Overview of the frequency with which different interruption intervals were chosen.
Thirty-day outcome events by bridging status for interruptions. A, Events for all patients. B, Events for patients with atrial fibrillation. CVA indicates cerebrovascular accident; DVT, deep venous thrombosis; GI, gastrointestinal; PE, pulmonary embolism; SDH, subdural hematoma; SE, systemic embolism; and TE, thromboembolism.
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Garcia DA, Regan S, Henault LE, et al. Risk of Thromboembolism With Short-term Interruption of Warfarin Therapy. Arch Intern Med. 2008;168(1):63–69. doi:10.1001/archinternmed.2007.23
Significant uncertainty surrounds the treatment of patients who must discontinue warfarin sodium therapy before an invasive procedure. In part, the uncertainty results from the lack of published information about the risk of thromboembolism associated with short-term warfarin therapy interruption. We aimed to assess the frequency of thromboembolism and bleeding within a large cohort of patients whose warfarin therapy was temporarily withheld for an outpatient invasive procedure.
This prospective, observational cohort study was performed at 101 sites (primarily community-based physician office practices) in the United States. Enrollment was conducted from April 4, 2000, to March 6, 2002. The main outcome measures were thromboembolism or clinically significant hemorrhage within 30 days of warfarin therapy interruption.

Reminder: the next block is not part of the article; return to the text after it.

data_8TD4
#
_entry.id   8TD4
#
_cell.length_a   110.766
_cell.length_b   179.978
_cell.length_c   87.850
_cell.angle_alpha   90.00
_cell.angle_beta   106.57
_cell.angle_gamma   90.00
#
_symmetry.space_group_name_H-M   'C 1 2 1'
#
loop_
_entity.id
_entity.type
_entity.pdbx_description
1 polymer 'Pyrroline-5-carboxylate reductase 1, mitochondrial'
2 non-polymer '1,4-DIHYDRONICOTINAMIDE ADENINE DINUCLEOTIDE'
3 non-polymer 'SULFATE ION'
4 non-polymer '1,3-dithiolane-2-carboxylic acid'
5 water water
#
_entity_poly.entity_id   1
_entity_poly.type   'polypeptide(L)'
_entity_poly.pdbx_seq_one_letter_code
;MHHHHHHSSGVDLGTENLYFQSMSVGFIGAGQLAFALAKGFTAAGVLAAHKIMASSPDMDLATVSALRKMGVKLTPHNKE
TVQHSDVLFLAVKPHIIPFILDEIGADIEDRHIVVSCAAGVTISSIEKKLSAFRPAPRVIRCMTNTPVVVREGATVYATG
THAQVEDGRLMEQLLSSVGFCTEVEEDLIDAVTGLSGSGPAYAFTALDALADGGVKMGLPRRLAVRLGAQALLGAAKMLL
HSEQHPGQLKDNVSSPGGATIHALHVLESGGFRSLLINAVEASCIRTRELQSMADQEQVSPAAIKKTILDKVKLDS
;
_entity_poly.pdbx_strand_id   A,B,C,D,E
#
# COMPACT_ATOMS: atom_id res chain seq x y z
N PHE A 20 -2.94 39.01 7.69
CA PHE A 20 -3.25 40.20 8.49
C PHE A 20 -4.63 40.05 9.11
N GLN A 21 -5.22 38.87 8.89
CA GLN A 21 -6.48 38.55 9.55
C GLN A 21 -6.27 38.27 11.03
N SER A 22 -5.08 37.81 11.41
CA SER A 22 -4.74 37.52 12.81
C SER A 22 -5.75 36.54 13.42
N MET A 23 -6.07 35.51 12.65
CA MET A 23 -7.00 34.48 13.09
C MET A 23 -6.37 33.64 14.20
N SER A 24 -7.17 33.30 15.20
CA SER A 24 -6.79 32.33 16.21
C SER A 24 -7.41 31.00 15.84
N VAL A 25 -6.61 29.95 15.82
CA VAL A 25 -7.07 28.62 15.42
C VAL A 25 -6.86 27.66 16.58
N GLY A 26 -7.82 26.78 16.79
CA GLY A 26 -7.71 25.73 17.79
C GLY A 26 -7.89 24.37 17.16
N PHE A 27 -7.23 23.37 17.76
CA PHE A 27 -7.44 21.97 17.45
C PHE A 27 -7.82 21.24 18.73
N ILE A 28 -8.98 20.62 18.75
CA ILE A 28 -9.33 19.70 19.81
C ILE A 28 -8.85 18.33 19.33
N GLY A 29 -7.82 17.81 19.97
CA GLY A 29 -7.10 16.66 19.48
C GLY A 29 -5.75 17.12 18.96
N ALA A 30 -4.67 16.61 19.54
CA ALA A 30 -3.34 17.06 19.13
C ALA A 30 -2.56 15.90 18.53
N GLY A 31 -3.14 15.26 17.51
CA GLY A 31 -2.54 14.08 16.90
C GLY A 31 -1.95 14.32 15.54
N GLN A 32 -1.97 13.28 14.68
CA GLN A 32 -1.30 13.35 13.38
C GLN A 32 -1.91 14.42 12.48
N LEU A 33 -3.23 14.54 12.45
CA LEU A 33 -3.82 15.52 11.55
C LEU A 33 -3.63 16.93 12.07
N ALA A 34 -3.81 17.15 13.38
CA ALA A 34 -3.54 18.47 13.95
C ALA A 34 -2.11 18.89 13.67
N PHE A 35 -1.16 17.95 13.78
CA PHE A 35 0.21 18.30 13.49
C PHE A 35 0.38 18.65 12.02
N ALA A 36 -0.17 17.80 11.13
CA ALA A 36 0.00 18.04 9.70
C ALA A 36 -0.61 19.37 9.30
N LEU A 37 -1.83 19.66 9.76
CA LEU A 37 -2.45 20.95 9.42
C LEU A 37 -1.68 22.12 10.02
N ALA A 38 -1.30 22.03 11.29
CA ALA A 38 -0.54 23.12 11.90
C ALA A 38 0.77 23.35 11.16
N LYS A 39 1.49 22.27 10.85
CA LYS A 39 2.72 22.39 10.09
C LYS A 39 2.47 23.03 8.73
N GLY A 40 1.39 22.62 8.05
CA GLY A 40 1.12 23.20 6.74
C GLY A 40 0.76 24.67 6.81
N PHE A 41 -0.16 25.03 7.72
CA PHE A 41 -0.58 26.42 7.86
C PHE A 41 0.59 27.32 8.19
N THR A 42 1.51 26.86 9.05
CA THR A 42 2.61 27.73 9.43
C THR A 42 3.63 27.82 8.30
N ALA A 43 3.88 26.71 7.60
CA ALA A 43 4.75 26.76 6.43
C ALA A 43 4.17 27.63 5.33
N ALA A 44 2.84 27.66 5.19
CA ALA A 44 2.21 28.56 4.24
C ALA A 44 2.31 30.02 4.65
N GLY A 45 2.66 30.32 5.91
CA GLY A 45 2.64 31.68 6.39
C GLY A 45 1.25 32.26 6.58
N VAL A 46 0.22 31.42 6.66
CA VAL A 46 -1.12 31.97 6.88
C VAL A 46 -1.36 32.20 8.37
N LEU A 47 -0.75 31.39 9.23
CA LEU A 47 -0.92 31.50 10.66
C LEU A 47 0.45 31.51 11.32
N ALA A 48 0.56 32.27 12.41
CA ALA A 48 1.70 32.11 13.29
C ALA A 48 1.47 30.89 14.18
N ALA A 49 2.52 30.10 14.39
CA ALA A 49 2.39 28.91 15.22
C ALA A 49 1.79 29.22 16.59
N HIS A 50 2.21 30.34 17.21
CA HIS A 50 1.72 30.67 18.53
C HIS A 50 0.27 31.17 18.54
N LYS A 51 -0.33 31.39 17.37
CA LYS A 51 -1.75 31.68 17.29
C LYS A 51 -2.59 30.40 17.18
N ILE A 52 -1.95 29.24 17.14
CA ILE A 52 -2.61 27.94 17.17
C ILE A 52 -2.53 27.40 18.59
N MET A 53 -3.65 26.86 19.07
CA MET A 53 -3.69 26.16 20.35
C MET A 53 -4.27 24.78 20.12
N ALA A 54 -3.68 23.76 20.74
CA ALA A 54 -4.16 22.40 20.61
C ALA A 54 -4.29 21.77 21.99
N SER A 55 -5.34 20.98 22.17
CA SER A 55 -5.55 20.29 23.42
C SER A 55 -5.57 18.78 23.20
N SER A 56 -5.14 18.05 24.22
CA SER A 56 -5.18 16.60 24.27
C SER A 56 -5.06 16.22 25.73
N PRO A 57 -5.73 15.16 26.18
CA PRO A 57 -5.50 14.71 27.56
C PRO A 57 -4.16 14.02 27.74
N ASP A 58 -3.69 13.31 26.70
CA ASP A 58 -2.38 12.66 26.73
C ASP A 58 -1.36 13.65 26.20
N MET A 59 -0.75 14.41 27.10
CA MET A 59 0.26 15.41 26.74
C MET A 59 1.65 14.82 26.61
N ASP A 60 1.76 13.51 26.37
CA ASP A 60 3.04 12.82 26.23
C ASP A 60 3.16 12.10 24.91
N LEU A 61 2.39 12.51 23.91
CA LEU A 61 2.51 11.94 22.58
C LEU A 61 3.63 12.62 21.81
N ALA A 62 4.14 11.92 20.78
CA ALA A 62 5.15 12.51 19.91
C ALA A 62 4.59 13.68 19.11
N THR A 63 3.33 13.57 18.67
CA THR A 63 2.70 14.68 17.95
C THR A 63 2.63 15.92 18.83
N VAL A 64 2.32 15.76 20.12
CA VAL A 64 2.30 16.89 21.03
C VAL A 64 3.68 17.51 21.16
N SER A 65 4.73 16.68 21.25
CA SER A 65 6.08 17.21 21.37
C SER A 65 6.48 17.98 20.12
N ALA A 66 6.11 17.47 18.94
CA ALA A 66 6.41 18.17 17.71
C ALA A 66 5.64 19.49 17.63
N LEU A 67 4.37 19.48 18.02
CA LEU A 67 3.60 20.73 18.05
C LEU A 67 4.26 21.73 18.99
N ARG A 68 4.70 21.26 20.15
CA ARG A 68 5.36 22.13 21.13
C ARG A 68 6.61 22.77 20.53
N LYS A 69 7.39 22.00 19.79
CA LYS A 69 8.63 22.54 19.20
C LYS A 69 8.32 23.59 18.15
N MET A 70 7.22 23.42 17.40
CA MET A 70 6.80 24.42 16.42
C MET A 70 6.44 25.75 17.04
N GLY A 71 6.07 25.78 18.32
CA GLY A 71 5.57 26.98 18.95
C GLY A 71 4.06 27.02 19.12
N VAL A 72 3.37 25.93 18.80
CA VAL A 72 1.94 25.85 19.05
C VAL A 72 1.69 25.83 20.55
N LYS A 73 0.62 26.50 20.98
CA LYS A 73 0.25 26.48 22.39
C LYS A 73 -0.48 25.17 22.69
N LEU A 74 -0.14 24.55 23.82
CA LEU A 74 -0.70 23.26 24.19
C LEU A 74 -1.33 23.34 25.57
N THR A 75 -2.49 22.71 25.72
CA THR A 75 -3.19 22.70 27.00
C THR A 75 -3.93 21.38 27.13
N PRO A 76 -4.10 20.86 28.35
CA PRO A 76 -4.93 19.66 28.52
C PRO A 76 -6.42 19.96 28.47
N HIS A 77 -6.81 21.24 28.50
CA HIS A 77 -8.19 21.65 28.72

A total of 1293 episodes of warfarin therapy interruption in 1024 individuals were included. The mean (SD) patient age was 71.9
(10.6) years; 438 (42.8%) were female. The most common indications for anticoagulant therapy were atrial fibrillation (n = 550), venous thromboembolism (n = 144), and mechanical heart valve (n = 132). The most common procedures were colonoscopy and oral and ophthalmic surgery. Perioperative heparin or low-molecular-weight heparin was used in only 8.3% of cases overall. Seven patients (0.7%; 95% confidence interval [CI], 0.3%-1.4%) experienced postprocedure thromboembolism within 30 days. None of the 7 patients who experienced thromboembolism received periprocedural bridging therapy. Six patients (0.6%; 95% CI, 0.2%-1.3%) experienced major bleeding, whereas an additional 17 patients (1.7%; 95% CI, 1.0%-2.6%) experienced a clinically significant, nonmajor bleeding episode. Of these 23 patients who had bleeding episodes, 14 received periprocedural heparin or low-molecular-weight heparin. The duration of warfarin therapy interruption was variable; however, more than 80% of patients had warfarin therapy withheld for 5 days or fewer.
For many patients receiving long-term anticoagulation who need to undergo a minor outpatient intervention, a brief (≤5 days) periprocedural interruption of warfarin therapy is associated with a low risk of thromboembolism. The risk of clinically significant bleeding, even among outpatients undergoing minor procedures, should be weighed against the thromboembolic risk of an individual patient before the administration of bridging anticoagulant therapy.